7. Increased Risk of Co-Existing Mental Health Disorders

Individuals struggling with addiction are at a significantly higher risk of developing or experiencing co-existing mental health issues. These conditions can be a root cause of the addiction or massively exacerbated by substance use.

These underlying issues can dramatically impact their well-being and make fulfilling their duties in a loving relationship even more challenging.

Co-existing conditions and mental illnesses include anxiety, depression, bipolar disorder, and Post-traumatic stress disorder (PTSD).

8. Enabling Behaviors

One of the main challenges associated with combining loving relationships and drug use is enabling. This refers to the act of supporting substance use, whether directly or indirectly, even with good intentions.

This can take many forms, including giving them money to buy drugs, taking over their commitments and covering up for them, ignoring the obvious signs, avoiding confrontations, etc.

While these actions may seem helpful in the short term, they ultimately prevent your loved ones from facing the negative consequences of their actions and finding the help they actually need.

9. Potential for Physical and Emotional Abuse

Lastly, as previously established, it’s not uncommon for individuals suffering from addiction to become abusive when it comes to obtaining their fix. Unfortunately, the lengths they could go to in that situation could be a bit extreme, including physical violence or emotional distress.

Additionally, as the effects of drug abuse start to manifest, such as professional decline and financial ruin, increased stress and arguments between loved ones or family members start to arise.

This escalation can lead to extreme tensions and a remarkably high potential for family abuse and domestic violence.

What to Do If Your Loved One Is Struggling with Drug Abuse?

Despite the hardships of addiction, we naturally want to help and support our loved ones. And the good news here is that navigating this problem can be challenging but not impossible. Here are some important notes to keep in mind on what you need to do in that situation:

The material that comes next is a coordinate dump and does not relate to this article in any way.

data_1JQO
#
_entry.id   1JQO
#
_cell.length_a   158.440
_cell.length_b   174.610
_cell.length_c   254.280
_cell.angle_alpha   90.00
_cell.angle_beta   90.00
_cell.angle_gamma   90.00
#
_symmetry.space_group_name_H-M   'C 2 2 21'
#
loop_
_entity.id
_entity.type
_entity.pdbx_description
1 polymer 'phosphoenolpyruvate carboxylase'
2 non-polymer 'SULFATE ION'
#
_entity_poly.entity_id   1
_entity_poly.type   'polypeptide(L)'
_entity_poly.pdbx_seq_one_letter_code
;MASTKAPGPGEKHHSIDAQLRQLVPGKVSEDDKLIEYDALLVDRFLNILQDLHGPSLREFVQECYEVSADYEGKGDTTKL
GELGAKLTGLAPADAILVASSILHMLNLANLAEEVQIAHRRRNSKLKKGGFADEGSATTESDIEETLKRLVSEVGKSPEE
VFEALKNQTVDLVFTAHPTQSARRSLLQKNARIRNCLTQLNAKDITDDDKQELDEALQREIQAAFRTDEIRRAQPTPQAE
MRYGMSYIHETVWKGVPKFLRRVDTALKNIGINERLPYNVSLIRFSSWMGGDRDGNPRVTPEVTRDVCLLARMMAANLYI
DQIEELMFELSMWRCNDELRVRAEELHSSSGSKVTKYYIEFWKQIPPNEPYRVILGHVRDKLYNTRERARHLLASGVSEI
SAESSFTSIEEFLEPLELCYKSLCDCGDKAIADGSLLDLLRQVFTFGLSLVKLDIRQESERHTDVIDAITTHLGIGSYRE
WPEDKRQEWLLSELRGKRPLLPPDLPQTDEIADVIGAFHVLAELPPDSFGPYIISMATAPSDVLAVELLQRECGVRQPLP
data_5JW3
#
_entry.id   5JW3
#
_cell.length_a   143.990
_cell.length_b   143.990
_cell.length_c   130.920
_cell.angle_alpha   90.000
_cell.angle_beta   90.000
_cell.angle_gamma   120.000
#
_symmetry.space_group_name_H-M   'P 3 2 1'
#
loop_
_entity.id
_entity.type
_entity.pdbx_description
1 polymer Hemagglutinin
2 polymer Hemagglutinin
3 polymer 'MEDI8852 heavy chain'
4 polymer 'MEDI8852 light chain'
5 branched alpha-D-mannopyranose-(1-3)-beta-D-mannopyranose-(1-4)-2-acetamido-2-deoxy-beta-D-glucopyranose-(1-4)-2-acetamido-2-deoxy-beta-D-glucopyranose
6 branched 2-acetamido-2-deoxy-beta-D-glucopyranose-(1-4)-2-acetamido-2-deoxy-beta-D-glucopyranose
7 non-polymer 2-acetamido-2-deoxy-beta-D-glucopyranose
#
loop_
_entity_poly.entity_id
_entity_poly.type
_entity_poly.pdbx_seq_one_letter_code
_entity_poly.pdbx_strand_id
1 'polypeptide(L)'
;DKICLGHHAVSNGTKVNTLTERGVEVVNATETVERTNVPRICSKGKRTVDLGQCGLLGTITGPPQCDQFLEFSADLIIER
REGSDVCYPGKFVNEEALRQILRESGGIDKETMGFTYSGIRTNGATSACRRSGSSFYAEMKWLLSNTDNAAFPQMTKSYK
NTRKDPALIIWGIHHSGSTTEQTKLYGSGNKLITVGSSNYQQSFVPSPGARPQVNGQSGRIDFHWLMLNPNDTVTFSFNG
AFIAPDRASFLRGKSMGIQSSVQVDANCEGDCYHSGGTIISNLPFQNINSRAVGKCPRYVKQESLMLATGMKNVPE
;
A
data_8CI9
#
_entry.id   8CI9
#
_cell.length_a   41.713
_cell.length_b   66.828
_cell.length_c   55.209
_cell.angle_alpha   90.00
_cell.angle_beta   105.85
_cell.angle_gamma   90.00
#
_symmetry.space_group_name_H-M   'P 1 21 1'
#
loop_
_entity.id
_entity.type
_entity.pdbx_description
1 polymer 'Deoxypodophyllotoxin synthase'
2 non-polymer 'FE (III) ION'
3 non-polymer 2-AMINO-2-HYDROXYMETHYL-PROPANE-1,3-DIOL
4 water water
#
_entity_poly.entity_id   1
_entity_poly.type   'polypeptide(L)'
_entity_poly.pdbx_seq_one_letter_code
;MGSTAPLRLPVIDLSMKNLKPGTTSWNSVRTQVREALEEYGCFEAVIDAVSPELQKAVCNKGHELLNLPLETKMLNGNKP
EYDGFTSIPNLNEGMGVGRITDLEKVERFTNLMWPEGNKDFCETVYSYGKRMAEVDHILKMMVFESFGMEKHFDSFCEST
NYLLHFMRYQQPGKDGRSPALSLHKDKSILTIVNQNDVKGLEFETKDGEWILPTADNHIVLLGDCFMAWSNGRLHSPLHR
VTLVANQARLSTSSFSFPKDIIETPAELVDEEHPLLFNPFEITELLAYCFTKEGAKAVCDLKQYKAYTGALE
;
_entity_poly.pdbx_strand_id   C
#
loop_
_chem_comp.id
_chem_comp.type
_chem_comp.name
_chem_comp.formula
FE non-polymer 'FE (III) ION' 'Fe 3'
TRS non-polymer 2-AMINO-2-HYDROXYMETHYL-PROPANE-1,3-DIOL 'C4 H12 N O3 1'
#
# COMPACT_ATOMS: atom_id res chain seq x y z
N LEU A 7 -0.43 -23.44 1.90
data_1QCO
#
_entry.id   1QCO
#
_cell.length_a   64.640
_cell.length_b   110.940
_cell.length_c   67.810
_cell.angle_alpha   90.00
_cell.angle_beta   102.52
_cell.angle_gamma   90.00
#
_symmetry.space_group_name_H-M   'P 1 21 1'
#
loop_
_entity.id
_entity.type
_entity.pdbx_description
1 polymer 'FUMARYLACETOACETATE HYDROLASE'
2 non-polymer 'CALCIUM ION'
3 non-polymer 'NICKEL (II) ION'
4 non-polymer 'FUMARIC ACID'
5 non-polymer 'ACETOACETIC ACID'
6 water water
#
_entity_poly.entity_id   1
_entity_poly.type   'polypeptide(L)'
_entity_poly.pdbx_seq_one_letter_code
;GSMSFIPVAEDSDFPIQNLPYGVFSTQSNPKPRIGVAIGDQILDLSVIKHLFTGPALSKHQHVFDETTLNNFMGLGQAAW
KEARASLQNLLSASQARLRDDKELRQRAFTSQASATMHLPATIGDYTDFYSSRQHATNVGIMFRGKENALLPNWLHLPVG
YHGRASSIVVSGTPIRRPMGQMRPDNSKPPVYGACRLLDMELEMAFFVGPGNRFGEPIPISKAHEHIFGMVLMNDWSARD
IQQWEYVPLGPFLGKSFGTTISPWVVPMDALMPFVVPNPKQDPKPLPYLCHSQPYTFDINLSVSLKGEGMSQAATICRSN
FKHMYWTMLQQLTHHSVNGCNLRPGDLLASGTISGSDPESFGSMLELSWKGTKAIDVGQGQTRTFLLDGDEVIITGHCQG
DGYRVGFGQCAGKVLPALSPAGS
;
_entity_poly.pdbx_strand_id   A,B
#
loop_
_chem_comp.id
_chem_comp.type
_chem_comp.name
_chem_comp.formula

Understand That Addiction is Treatable

As we mentioned above, addiction is a disease, not a character flaw. And luckily, it’s also a treatable one with the right approach and attitude.

In fact, treating addiction includes a variety of methods, including several scientifically-based techniques. These include:

  • Detoxification: The initial phase of treatment that focuses on safely managing withdrawal symptoms and purging the abused substance from the body.
  • Therapy and Support Groups: Individual and group therapy can help the person address the underlying causes of their addiction and develop coping mechanisms.
  • Medications: Depending on the specific substance, medical professionals may prescribe certain drugs to reduce the risk of relapse.

Set Healthy Boundaries

It’s also important that you don’t neglect your needs and practice setting healthy boundaries. In fact, this is not only for your well-being but also for the success of your loved one’s recovery, as it can limit the negative impact of some aspects like enabling.

Attending therapy sessions and counseling with your loved one during recovery is a great way to get professional help on how to set and communicate your boundaries with your loved ones.

Seek Professional Support and Focus on Recovery

While your love and support are crucial for the success of addiction treatment, you must remember that you can’t single-handedly overcome your loved one’s addiction.

In fact, seeking professional help during treatment is essential to receiving specialized care and setting up a personalized treatment plan that addresses their own challenges and underlying causes.

Professional treatment programs utilize evidence-based therapies like cognitive-behavioral therapy and allow for a smoother detoxification process, especially for challenging and intense cases.

Practice Self-Care

Supporting a loved one with addiction can be emotionally draining and take a toll on your own well-being, so it’s important to not forget about your own needs in the midst of all this.

Consider seeking medical support and engage in stress-reducing activities that can help you maintain balance and comfort.

Finding the Best Addiction Treatment in New York

The challenges of maintaining a relationship with individuals suffering from addiction are immense. However, with the right type of help, the chances of achieving lifelong recovery become incredibly higher.

If you or your loved one are struggling with drug use in New York, Long Island Interventions can offer a remarkable variety of resources and treatment options to address the problem. Call now to schedule an appointment and start receiving help from field experts immediately!


Published on: 2024-06-11
Updated on: 2024-06-20